And I didn't want to think about it. God forbid there was an issue, I wanted to know exactly who infected me, how long I'd been infected, and who I needed to call about it. It's the very same reason the porn industry is so stringent in its testing and record keeping. Being sexually active with that knowledge of my own history seemed to be very respectful to my partners. Thankfully, the red phone has never rung and I've never had to use that list.
But there's another reason I keep that list -- and it's the same reason I started it. I want to know how many people I've slept with because I want to know the people I've slept with. Sex is still an intimate experience for me, even if at times the circumstances in which I'm having it are casual. I form a connection with those I sleep with, and there's a fundamental respect I have for all of them. I tend to remain friends with those I've hooked up with, or at the very least amicable. If I'm traveling through Chicago and I happen to sleep with someone, we may not be grabbing beers every weekend back here in SF, but I'd like to be able to know who that person is five years later. And maybe we're just Facebook friends who chat every so often. Or maybe the next time she finds herself out in San Francisco, we'll have a means to connect and grab those beers.
Keeping a list is a way for me to stay connected to myself and those who have had an impact on me, which I assure you all of these women have.
Some people will argue that if these women really mattered, a list wouldn't be necessary. Most of these people couldn't tell you the phone number of the person they're dating, or the birth dates of some of their closest friends, because ya know, they have a list that stores that information.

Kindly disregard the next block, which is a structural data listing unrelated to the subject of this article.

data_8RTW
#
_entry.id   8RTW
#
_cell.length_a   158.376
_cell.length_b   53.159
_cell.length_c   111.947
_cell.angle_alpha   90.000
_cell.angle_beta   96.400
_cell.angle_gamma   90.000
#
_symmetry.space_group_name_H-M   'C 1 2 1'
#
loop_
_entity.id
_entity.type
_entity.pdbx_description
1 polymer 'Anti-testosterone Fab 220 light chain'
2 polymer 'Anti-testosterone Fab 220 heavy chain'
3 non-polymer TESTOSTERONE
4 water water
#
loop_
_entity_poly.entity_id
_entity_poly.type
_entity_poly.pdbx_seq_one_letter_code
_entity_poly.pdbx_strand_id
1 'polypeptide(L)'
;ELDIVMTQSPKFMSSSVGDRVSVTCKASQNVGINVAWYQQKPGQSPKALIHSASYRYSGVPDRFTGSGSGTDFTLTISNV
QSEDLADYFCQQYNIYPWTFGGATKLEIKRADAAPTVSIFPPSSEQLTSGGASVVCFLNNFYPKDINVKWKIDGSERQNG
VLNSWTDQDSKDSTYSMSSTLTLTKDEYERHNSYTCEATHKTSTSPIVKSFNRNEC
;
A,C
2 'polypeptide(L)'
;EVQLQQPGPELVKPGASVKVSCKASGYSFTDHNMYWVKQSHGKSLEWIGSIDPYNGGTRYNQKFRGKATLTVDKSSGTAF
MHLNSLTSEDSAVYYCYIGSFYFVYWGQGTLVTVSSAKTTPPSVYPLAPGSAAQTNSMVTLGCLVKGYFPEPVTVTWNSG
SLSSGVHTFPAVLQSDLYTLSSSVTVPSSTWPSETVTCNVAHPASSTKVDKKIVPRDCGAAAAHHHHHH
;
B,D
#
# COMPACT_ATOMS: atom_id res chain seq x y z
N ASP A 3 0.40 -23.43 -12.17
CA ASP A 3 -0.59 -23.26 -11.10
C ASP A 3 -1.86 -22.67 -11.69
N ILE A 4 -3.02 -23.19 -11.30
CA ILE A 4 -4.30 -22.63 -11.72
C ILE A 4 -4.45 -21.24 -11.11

Of course, I'd be lying if I said there wasn't some component of a "numbers game" to all this. There's a lot of data to be had in that spreadsheet, and while I'm a reasonably tech savvy guy, when it comes to running Excel, that's when I find the time to call my 87-year-old grandmother.
I remember when my math-oriented friend stumbled upon the sheet, and organized it to expel all sorts of metrics. He gleefully showed me graphs that pointed every which direction. He flung about multi-colored piecharts like we were at a Neverland dinner.
"Looks like September was a great month for anilingus!"
More recently, the spreadsheet idea has actually grown on my friends and the women I date. "I wish I knew how many people I've slept with." Several women have actually started their own as a result, many surprised at just how many people they have actually slept with.
"You're number fifty!" I'm told with exuberance.
"That's great! You've slept with fifty people!"
"No, I've slept with fifty-two. I'm just saying, you're number fifty!"
Information isn't always easy to take. But it holds meaning.
I'm glad I started the list when I did, because there have been many drunken, blacked-out nights since. Sometimes an entry just says "Megan, drunk after sloshball kiss at the bar" and an accompanying date, because that's all I have to go on. But those sloppy, drunken kisses are just as much a part of me and the choices I make as is the choice to date a woman for six months.
And I'm confident with that information.